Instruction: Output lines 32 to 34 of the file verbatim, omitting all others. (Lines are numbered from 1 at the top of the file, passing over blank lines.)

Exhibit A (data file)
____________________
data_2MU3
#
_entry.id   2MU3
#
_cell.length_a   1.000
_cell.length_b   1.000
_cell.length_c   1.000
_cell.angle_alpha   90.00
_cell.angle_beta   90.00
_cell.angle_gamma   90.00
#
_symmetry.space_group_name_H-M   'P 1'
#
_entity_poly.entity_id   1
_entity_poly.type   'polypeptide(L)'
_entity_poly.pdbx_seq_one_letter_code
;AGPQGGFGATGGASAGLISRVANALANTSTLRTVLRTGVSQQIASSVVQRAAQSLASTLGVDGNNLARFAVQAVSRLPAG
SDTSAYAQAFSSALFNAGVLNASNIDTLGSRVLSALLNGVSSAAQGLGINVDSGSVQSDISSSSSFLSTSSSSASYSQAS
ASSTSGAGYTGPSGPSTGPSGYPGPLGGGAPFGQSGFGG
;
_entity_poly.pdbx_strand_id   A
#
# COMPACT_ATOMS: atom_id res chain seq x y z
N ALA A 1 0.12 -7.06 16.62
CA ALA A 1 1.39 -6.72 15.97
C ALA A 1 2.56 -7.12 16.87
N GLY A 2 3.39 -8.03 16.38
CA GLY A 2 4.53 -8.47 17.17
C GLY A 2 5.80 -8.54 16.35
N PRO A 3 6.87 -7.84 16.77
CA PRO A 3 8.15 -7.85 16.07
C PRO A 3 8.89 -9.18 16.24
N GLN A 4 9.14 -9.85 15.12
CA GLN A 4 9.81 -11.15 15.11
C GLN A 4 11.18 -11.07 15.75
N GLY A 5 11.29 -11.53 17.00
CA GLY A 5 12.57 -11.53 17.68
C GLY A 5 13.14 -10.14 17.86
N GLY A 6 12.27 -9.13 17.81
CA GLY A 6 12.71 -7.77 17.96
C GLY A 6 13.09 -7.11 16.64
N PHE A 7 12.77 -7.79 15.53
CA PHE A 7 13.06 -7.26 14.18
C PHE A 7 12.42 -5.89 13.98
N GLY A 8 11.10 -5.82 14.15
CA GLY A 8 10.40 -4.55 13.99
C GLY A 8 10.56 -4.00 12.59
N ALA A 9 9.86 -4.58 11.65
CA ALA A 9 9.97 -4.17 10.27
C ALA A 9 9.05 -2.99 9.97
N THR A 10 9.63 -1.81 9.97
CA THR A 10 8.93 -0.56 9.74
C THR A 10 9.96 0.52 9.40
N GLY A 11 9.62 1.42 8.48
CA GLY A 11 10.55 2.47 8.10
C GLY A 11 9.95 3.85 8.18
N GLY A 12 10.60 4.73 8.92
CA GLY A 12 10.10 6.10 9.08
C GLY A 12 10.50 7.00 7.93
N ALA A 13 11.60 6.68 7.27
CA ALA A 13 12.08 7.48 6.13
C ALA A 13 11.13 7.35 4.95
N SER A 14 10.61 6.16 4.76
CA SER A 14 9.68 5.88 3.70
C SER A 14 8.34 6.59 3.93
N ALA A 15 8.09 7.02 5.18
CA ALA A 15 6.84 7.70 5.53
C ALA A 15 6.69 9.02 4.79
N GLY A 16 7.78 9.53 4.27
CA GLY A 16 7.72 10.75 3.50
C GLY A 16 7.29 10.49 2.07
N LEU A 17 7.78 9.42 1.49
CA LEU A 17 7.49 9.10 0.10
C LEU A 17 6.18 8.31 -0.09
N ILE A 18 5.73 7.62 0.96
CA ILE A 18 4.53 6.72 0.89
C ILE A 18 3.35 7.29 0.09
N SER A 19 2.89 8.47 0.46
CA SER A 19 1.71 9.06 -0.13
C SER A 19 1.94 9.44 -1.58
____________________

C PRO A 3 8.89 -9.18 16.24
N GLN A 4 9.14 -9.85 15.12
CA GLN A 4 9.81 -11.15 15.11